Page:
Like A Good Neighbor
It was seriously cold in New York City last night. So cold that I swear I saw a tauntaun run across Rockaway Boulevard on my way to the hearing for the proposed Port Ambrose LNG Import facility. Nonetheless, a coalition of fractivists including Surfrider Foundation, Sane Energy Project, Food and Water Watch and New Yorkers Against Fracking brought the heat to Queens. We were there to air (pun intended) our concerns about this facility and demand that Governors Cuomo and Christie veto its construction.
Briefly, the Port Ambrose LNG Import facility, as proposed, would be an offshore deepwater port located approximately 19 miles off the coast of New York and used to import fracked gas from various location across the country and the world. Almost 1,000 Environmental Action friends and supporters have signed on to a local petition opposing the planned facility.
Undeterred by the Hoth-like temperatures or the peculiar location of the hearing, which was at the only place in New York not easy to access by public transit, opponents of Port Ambrose arrived, literally, by the bus loads. The mood was immediately set by the Surfirder Foundation sponsored Press Conference, which took place before the hearing and included statements from elected officials who represent New York City, Long Island and New Jersey. The momentum seamlessly carried over into the hearing where I estimated there were 10 opponents of fracked gas for every proponent, if not more.
Concerns ranged from safety, to the disturbance of threatened and endangered species who habitate the area, to the fact that this project would prevent construction of alternative energy sources like wind and solar, to fears that while the facility is proposed to import fracked gas, it could easily be converted into an export facility, both of which would increase fracking. My job at the hearing, as Environmental Action's representative and a New Yorker was to point out that the Draft Environmental Impact Statement has more holes than the New York Knicks' perimeter defense. Or is it the New York Giants rush defense? Either way, you get the point.
While I agreed with most of the concerns that were raised, something struck me while I listened. Many of us are still celebrating Governor Andrew Cuomo's decision to ban fracking in New York. But as a New Yorker I realized that we can't stop there, we have to be good neighbors to our friends in Pennsylvania, Maryland and everywhere they continue to fight fracking.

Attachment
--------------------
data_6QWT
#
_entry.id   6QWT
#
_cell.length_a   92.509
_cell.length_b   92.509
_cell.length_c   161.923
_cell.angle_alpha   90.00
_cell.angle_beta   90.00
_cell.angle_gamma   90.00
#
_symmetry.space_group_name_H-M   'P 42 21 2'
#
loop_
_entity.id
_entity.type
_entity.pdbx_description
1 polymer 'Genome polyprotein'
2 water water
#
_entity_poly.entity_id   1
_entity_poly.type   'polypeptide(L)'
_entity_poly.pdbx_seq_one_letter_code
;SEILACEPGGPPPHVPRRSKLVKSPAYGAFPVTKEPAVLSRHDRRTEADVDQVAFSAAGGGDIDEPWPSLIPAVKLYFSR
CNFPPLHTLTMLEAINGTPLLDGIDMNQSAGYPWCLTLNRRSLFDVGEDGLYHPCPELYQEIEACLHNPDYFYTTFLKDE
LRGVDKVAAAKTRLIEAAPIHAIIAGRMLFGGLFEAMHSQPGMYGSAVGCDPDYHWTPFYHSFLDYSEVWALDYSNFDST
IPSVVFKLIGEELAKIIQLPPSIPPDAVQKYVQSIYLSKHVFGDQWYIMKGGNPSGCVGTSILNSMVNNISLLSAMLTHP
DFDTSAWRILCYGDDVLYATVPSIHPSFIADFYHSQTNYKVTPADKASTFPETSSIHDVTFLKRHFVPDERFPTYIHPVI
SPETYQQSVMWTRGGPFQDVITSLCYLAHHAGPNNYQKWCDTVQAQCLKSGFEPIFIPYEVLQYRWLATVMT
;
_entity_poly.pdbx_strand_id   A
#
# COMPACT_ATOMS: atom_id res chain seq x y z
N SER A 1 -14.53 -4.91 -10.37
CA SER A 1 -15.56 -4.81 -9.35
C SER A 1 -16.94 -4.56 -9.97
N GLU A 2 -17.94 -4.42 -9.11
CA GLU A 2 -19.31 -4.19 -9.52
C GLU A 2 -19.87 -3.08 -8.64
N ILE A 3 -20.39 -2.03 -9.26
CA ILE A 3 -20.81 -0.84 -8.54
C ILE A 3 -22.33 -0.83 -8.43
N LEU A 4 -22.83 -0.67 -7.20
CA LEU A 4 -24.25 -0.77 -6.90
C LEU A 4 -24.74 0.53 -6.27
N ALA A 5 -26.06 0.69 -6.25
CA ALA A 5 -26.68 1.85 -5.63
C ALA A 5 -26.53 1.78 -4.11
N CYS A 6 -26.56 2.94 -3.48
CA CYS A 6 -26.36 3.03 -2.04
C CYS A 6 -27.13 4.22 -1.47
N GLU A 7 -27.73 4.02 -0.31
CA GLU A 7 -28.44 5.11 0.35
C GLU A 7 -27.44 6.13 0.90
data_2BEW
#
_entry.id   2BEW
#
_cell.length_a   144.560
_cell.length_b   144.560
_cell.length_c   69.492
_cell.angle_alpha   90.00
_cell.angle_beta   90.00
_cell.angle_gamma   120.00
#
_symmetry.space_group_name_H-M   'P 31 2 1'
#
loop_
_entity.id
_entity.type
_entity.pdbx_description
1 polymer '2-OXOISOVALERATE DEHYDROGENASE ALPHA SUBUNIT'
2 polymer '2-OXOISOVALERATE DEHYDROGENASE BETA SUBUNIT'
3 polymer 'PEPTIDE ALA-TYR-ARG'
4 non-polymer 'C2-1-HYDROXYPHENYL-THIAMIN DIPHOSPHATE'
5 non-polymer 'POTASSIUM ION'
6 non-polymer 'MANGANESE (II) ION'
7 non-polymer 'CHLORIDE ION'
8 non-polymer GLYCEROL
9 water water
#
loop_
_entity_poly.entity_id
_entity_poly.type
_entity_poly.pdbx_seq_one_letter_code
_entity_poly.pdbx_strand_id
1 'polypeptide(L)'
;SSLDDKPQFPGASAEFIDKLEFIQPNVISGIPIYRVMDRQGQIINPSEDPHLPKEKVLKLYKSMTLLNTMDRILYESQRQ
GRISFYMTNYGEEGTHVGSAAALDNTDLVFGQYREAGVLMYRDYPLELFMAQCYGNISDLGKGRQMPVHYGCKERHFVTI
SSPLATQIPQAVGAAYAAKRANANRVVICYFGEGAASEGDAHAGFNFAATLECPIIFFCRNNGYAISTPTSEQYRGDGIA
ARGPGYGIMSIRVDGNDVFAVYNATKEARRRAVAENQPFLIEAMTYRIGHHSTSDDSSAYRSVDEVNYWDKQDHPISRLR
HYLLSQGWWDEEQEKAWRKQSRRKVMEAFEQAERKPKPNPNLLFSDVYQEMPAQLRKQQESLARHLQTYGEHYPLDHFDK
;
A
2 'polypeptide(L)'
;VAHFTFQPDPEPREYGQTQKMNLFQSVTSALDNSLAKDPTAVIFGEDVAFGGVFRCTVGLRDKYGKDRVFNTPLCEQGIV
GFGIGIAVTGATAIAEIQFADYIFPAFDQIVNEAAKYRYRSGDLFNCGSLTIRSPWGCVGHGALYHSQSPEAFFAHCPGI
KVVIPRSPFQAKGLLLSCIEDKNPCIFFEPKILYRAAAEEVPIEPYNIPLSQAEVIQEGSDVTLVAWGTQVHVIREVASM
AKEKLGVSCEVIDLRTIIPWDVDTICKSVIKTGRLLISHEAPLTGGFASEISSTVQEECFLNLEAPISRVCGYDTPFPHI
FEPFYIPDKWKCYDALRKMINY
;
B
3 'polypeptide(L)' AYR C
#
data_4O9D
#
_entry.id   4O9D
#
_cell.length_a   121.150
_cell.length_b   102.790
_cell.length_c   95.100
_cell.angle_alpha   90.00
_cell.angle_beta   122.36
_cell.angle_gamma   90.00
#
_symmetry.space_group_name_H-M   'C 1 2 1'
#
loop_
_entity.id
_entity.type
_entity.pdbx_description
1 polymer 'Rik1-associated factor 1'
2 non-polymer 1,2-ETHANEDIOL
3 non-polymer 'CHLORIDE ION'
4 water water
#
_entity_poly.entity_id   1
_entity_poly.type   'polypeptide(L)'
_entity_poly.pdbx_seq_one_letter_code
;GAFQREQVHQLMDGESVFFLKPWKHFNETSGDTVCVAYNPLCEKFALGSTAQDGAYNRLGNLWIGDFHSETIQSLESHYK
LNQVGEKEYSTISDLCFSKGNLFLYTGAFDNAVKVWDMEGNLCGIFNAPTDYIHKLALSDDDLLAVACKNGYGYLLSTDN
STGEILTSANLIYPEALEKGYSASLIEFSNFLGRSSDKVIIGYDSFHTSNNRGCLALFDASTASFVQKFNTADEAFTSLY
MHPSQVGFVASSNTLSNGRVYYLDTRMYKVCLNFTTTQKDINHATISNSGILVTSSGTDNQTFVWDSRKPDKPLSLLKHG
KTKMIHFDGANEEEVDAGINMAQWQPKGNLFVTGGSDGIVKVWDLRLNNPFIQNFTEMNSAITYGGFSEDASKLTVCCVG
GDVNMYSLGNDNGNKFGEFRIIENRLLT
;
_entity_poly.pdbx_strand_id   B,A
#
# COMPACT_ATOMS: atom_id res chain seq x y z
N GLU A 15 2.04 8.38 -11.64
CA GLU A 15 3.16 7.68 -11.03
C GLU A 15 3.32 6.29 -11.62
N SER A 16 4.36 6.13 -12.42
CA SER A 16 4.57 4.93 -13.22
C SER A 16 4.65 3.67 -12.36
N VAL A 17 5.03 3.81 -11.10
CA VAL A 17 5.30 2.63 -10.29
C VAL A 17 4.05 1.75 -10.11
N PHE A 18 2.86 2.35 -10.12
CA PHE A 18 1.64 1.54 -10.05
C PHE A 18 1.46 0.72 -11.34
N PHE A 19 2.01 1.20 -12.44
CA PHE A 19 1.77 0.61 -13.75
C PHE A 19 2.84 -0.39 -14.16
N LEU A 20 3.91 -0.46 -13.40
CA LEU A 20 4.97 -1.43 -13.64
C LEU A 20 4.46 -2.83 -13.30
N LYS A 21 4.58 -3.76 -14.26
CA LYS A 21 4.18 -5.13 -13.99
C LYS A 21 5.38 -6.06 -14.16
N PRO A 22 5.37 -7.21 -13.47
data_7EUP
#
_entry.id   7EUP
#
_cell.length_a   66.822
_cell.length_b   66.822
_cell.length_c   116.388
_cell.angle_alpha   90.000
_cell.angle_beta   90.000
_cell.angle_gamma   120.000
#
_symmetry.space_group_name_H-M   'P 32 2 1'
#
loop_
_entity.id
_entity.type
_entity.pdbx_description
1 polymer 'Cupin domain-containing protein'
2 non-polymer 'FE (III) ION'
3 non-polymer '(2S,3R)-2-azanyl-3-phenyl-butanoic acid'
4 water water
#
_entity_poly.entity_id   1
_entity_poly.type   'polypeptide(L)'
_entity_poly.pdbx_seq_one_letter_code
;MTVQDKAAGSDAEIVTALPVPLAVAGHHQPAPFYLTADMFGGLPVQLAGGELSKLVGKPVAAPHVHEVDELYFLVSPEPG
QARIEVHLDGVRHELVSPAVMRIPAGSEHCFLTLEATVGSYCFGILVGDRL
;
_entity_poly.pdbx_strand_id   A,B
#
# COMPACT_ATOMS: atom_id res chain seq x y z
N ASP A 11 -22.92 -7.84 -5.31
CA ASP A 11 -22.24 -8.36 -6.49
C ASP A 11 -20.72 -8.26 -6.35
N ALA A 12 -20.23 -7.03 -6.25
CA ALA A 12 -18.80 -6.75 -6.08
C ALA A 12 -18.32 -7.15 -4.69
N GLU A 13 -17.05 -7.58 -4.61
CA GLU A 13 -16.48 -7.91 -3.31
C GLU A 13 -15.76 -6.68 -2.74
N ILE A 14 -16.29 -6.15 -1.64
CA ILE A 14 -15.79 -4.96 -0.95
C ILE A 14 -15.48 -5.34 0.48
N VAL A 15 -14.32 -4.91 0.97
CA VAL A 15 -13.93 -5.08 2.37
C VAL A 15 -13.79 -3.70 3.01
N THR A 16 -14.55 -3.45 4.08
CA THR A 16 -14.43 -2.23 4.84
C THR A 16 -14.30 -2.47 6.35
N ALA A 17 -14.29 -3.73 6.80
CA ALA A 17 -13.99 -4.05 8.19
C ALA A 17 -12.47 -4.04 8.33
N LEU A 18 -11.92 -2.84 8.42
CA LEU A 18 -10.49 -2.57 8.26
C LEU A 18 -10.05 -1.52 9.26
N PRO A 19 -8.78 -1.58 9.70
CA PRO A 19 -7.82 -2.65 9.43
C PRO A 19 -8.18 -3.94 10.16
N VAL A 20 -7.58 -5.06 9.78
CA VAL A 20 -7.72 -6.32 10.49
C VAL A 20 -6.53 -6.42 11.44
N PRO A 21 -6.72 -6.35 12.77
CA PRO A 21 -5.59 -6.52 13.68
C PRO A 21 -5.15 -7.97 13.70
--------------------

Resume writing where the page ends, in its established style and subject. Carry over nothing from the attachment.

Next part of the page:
New Yorkers are great neighbors: we share two of our football teams with New Jersey. New Yorkers lent a hand to New Jersey after Superstorm Sandy and to Vermont after Hurricane Irene. We even allow New Jersey Transit trains to utilize New York Penn Station (just kidding Jersey friends, we love you). How would it look if we banned fracking here in New York, but treat other states like District 12 from the Hunger Games and import fracked gas that destoys their communities, their air, water and health.
As my friend Karen Feridun, founder of Berks Gas Truth, put it:
"LNG at Port Ambrose equals more fracking in Pennsylvania. Governor Cuomo must do the right thing and say NO to the Port Ambrose LNG facility. He listened to the science when he made his historic decision to ban fracking. Much of that science came from Pennsylvania, from communities that cannot take any more of the damage fracking brings with it, communities that are just as deserving of a clean, healthy, and safe environment as any community in New York."
I don't think that anyone could say it better. The Port Ambrose LNG facility is not just about New York and New Jersey, it's about Pennsylvania, Maryland and anywhere else that is being fracked to death. We always hear about a sense of interdependence when it comes to the natural environment. Port Ambrose is an amazing opportunity to evoke a sense of interdependence with our activism.
We can ban fracking outright and realize a healthy future together, cohesively and in the full essence of symbiosis in New York, Pennsylvania and California (yes Governor Brown, we plan on having a discsussion with you VERY soon). That's why I am fighting to stop Port Ambrose, and I look forward to joining forces with other fractivists in New York and across the country to prove that Frank Sinatra was right: If we can stop fracking here, we can stop it anywhere…or something like that any way.